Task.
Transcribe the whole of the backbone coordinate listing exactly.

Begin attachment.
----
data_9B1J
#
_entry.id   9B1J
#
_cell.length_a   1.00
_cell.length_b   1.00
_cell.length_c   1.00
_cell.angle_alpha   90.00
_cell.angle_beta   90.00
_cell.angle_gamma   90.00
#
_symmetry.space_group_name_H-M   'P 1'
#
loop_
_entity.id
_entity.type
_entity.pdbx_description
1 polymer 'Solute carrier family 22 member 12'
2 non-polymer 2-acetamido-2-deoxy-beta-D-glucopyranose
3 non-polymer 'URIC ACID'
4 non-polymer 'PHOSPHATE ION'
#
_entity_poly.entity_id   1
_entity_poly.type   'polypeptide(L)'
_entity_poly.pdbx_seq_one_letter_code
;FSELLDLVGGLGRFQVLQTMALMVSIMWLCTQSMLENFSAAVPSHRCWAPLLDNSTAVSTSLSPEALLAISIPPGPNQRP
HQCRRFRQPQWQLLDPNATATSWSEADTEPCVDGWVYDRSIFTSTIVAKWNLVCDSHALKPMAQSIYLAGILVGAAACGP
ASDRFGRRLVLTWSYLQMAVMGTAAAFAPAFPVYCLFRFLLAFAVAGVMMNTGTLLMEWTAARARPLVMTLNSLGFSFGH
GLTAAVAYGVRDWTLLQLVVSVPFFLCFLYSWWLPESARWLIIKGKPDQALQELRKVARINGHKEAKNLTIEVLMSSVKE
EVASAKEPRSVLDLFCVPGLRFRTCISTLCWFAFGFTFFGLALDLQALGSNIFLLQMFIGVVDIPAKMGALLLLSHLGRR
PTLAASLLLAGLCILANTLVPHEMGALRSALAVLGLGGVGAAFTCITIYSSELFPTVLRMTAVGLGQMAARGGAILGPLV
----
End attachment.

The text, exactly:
data_9B1J
#
_entry.id   9B1J
#
_cell.length_a   1.00
_cell.length_b   1.00
_cell.length_c   1.00
_cell.angle_alpha   90.00
_cell.angle_beta   90.00
_cell.angle_gamma   90.00
#
_symmetry.space_group_name_H-M   'P 1'
#
loop_
_entity.id
_entity.type
_entity.pdbx_description
1 polymer 'Solute carrier family 22 member 12'
2 non-polymer 2-acetamido-2-deoxy-beta-D-glucopyranose
3 non-polymer 'URIC ACID'
4 non-polymer 'PHOSPHATE ION'
#
_entity_poly.entity_id   1
_entity_poly.type   'polypeptide(L)'
_entity_poly.pdbx_seq_one_letter_code
;FSELLDLVGGLGRFQVLQTMALMVSIMWLCTQSMLENFSAAVPSHRCWAPLLDNSTAVSTSLSPEALLAISIPPGPNQRP
HQCRRFRQPQWQLLDPNATATSWSEADTEPCVDGWVYDRSIFTSTIVAKWNLVCDSHALKPMAQSIYLAGILVGAAACGP
ASDRFGRRLVLTWSYLQMAVMGTAAAFAPAFPVYCLFRFLLAFAVAGVMMNTGTLLMEWTAARARPLVMTLNSLGFSFGH
GLTAAVAYGVRDWTLLQLVVSVPFFLCFLYSWWLPESARWLIIKGKPDQALQELRKVARINGHKEAKNLTIEVLMSSVKE
EVASAKEPRSVLDLFCVPGLRFRTCISTLCWFAFGFTFFGLALDLQALGSNIFLLQMFIGVVDIPAKMGALLLLSHLGRR
PTLAASLLLAGLCILANTLVPHEMGALRSALAVLGLGGVGAAFTCITIYSSELFPTVLRMTAVGLGQMAARGGAILGPLV